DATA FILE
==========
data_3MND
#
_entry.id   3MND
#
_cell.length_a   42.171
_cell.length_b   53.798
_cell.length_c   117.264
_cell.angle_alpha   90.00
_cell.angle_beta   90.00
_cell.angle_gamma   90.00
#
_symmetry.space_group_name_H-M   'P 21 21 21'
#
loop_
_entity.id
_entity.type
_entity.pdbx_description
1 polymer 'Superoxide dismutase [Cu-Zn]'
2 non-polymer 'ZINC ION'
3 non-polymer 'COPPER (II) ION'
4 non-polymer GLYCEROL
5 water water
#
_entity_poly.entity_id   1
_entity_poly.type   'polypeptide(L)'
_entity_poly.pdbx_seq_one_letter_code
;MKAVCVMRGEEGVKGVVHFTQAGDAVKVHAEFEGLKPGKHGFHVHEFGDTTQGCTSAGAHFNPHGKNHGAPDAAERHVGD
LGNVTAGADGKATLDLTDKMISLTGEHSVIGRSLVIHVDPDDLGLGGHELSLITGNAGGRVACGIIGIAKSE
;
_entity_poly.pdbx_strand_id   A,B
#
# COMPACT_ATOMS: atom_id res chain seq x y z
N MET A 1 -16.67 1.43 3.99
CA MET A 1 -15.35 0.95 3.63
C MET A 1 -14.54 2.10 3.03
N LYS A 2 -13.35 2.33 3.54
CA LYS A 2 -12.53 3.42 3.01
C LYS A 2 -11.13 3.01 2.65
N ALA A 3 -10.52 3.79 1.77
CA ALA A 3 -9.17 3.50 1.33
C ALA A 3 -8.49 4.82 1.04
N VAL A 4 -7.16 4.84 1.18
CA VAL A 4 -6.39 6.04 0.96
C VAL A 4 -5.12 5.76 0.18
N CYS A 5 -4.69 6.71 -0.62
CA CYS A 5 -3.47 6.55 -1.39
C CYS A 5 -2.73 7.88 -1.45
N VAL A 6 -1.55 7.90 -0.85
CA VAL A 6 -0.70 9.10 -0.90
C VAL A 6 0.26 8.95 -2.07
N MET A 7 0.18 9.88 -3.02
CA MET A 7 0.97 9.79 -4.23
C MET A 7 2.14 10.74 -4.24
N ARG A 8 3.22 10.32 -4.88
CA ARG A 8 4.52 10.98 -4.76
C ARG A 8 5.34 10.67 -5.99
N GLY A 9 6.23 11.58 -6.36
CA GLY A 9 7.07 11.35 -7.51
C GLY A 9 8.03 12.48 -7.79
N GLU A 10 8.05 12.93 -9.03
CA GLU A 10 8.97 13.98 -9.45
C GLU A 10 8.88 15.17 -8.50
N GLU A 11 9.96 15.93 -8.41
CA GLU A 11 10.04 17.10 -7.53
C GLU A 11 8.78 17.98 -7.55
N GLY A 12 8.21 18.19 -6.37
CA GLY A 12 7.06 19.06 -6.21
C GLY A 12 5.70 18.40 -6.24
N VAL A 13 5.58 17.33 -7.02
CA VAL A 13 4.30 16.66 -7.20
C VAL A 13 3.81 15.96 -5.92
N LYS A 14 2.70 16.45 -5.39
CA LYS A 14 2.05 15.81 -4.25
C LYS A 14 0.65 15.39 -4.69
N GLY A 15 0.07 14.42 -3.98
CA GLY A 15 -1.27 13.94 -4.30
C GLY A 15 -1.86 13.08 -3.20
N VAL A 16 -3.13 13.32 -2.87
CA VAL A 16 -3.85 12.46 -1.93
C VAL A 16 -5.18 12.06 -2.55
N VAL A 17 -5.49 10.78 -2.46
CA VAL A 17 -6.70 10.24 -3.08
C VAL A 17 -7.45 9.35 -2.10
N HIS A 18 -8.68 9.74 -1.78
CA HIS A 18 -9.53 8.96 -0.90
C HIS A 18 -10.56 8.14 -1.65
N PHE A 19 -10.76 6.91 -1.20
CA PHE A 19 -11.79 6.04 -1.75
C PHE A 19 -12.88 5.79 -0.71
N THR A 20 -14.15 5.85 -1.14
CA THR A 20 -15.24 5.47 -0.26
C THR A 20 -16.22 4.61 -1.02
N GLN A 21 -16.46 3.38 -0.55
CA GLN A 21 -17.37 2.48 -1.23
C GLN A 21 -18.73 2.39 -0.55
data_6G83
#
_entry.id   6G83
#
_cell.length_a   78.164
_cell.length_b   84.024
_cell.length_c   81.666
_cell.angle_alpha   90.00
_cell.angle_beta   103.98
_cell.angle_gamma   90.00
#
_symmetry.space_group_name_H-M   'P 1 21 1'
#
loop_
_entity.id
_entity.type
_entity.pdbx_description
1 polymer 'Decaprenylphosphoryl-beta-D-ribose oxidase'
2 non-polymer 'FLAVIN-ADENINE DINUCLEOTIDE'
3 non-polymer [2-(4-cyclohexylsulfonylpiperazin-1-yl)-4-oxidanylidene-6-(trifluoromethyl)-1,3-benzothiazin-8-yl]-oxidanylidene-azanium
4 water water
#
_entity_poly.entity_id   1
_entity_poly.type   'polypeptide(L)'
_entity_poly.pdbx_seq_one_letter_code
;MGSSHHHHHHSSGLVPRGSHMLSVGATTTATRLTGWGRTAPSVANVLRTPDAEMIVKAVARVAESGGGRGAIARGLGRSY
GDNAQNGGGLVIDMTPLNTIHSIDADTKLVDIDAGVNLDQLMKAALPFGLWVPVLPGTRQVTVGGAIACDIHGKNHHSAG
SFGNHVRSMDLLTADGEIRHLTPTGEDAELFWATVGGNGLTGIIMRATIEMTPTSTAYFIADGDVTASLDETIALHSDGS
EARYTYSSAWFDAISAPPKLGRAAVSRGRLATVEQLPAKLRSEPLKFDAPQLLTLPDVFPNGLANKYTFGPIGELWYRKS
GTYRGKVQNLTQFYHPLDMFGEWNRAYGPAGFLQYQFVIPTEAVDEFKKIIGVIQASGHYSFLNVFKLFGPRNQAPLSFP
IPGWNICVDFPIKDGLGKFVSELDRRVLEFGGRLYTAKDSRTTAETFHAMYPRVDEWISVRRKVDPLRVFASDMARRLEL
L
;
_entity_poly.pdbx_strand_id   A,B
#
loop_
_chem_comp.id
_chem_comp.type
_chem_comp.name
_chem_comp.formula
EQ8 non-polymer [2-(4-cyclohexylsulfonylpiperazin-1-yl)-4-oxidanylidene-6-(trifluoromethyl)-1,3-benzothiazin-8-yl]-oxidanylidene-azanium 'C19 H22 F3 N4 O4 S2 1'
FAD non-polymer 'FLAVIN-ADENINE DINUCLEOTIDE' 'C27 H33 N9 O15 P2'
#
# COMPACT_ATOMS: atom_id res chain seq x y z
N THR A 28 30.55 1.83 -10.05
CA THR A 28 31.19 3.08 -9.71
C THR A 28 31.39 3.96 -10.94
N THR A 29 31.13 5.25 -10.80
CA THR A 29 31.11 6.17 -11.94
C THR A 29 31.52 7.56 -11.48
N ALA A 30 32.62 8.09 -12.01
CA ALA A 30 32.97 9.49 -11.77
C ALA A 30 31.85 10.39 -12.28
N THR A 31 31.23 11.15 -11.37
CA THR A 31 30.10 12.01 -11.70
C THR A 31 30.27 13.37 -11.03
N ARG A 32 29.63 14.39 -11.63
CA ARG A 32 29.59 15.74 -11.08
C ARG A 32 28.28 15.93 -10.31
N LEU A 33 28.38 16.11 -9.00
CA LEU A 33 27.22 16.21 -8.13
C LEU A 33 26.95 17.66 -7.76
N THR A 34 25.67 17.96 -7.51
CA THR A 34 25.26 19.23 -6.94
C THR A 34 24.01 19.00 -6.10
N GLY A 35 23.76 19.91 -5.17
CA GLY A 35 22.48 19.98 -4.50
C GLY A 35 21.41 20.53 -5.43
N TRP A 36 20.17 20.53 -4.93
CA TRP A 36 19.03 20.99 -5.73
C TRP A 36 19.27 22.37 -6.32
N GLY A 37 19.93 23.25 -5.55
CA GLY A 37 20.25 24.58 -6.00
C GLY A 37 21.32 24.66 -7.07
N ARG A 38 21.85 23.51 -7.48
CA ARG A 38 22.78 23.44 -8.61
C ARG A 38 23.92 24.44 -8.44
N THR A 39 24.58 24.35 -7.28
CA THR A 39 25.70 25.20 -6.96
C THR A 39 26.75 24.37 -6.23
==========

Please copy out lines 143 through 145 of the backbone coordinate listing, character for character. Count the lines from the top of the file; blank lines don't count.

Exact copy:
N THR A 29 31.13 5.25 -10.80
CA THR A 29 31.11 6.17 -11.94
C THR A 29 31.52 7.56 -11.48